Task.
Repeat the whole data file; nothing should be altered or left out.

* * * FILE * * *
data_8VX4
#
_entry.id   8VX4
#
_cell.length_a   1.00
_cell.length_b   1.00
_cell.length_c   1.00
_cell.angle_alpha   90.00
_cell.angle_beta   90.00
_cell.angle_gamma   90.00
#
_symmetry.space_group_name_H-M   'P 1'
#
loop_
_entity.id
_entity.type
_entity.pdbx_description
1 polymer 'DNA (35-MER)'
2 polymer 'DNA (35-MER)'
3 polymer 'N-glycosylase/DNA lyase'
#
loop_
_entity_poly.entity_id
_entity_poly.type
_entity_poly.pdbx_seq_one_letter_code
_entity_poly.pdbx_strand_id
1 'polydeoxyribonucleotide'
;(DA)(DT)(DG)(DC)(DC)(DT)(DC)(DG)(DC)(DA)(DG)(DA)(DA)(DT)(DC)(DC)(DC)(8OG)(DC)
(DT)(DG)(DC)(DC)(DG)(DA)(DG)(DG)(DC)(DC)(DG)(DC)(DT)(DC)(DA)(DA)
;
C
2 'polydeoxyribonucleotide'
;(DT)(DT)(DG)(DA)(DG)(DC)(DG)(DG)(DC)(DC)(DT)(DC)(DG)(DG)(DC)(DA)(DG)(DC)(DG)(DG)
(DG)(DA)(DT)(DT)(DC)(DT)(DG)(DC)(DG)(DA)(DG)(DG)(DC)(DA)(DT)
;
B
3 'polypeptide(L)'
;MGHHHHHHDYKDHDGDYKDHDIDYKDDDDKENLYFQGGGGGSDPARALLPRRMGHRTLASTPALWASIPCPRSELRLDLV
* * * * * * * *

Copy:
data_8VX4
#
_entry.id   8VX4
#
_cell.length_a   1.00
_cell.length_b   1.00
_cell.length_c   1.00
_cell.angle_alpha   90.00
_cell.angle_beta   90.00
_cell.angle_gamma   90.00
#
_symmetry.space_group_name_H-M   'P 1'
#
loop_
_entity.id
_entity.type
_entity.pdbx_description
1 polymer 'DNA (35-MER)'
2 polymer 'DNA (35-MER)'
3 polymer 'N-glycosylase/DNA lyase'
#
loop_
_entity_poly.entity_id
_entity_poly.type
_entity_poly.pdbx_seq_one_letter_code
_entity_poly.pdbx_strand_id
1 'polydeoxyribonucleotide'
;(DA)(DT)(DG)(DC)(DC)(DT)(DC)(DG)(DC)(DA)(DG)(DA)(DA)(DT)(DC)(DC)(DC)(8OG)(DC)
(DT)(DG)(DC)(DC)(DG)(DA)(DG)(DG)(DC)(DC)(DG)(DC)(DT)(DC)(DA)(DA)
;
C
2 'polydeoxyribonucleotide'
;(DT)(DT)(DG)(DA)(DG)(DC)(DG)(DG)(DC)(DC)(DT)(DC)(DG)(DG)(DC)(DA)(DG)(DC)(DG)(DG)
(DG)(DA)(DT)(DT)(DC)(DT)(DG)(DC)(DG)(DA)(DG)(DG)(DC)(DA)(DT)
;
B
3 'polypeptide(L)'
;MGHHHHHHDYKDHDGDYKDHDIDYKDDDDKENLYFQGGGGGSDPARALLPRRMGHRTLASTPALWASIPCPRSELRLDLV